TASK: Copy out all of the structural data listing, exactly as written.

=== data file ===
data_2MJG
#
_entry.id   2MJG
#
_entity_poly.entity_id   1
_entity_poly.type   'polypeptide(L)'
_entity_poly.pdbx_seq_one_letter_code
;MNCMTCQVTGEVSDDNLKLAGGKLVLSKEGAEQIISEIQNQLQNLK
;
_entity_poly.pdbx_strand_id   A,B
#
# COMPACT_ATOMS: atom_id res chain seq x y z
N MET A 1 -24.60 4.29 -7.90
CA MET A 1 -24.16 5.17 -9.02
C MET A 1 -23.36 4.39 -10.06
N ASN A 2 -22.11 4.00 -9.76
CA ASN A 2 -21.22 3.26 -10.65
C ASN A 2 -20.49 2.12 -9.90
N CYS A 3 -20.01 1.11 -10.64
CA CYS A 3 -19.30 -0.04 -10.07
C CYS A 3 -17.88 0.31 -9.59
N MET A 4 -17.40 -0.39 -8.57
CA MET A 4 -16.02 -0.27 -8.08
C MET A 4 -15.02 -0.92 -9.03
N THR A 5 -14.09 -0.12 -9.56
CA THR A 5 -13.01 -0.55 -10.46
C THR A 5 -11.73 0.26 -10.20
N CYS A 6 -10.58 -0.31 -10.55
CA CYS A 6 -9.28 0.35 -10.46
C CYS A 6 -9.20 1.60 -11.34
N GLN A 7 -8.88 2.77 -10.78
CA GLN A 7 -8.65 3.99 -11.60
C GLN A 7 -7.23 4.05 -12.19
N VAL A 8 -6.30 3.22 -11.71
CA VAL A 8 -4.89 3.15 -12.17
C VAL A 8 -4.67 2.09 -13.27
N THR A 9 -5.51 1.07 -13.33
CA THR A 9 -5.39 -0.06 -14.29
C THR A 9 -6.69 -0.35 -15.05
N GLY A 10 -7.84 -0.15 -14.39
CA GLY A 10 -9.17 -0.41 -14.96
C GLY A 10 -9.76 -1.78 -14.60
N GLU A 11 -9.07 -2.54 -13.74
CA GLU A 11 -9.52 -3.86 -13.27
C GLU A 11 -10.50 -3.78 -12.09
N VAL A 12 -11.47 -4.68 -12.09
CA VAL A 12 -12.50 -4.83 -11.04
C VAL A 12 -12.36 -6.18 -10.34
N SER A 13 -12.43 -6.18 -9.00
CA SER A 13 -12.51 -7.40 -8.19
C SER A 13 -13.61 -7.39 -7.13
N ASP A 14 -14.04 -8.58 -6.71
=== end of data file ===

data_2MJG
#
_entry.id   2MJG
#
_entity_poly.entity_id   1
_entity_poly.type   'polypeptide(L)'
_entity_poly.pdbx_seq_one_letter_code
;MNCMTCQVTGEVSDDNLKLAGGKLVLSKEGAEQIISEIQNQLQNLK
;
_entity_poly.pdbx_strand_id   A,B
#
# COMPACT_ATOMS: atom_id res chain seq x y z
N MET A 1 -24.60 4.29 -7.90
CA MET A 1 -24.16 5.17 -9.02
C MET A 1 -23.36 4.39 -10.06
N ASN A 2 -22.11 4.00 -9.76
CA ASN A 2 -21.22 3.26 -10.65
C ASN A 2 -20.49 2.12 -9.90
N CYS A 3 -20.01 1.11 -10.64
CA CYS A 3 -19.30 -0.04 -10.07
C CYS A 3 -17.88 0.31 -9.59
N MET A 4 -17.40 -0.39 -8.57
CA MET A 4 -16.02 -0.27 -8.08
C MET A 4 -15.02 -0.92 -9.03
N THR A 5 -14.09 -0.12 -9.56
CA THR A 5 -13.01 -0.55 -10.46
C THR A 5 -11.73 0.26 -10.20
N CYS A 6 -10.58 -0.31 -10.55
CA CYS A 6 -9.28 0.35 -10.46
C CYS A 6 -9.20 1.60 -11.34
N GLN A 7 -8.88 2.77 -10.78
CA GLN A 7 -8.65 3.99 -11.60
C GLN A 7 -7.23 4.05 -12.19
N VAL A 8 -6.30 3.22 -11.71
CA VAL A 8 -4.89 3.15 -12.17
C VAL A 8 -4.67 2.09 -13.27
N THR A 9 -5.51 1.07 -13.33
CA THR A 9 -5.39 -0.06 -14.29
C THR A 9 -6.69 -0.35 -15.05
N GLY A 10 -7.84 -0.15 -14.39
CA GLY A 10 -9.17 -0.41 -14.96
C GLY A 10 -9.76 -1.78 -14.60
N GLU A 11 -9.07 -2.54 -13.74
CA GLU A 11 -9.52 -3.86 -13.27
C GLU A 11 -10.50 -3.78 -12.09
N VAL A 12 -11.47 -4.68 -12.09
CA VAL A 12 -12.50 -4.83 -11.04
C VAL A 12 -12.36 -6.18 -10.34
N SER A 13 -12.43 -6.18 -9.00
CA SER A 13 -12.51 -7.40 -8.19
C SER A 13 -13.61 -7.39 -7.13
N ASP A 14 -14.04 -8.58 -6.71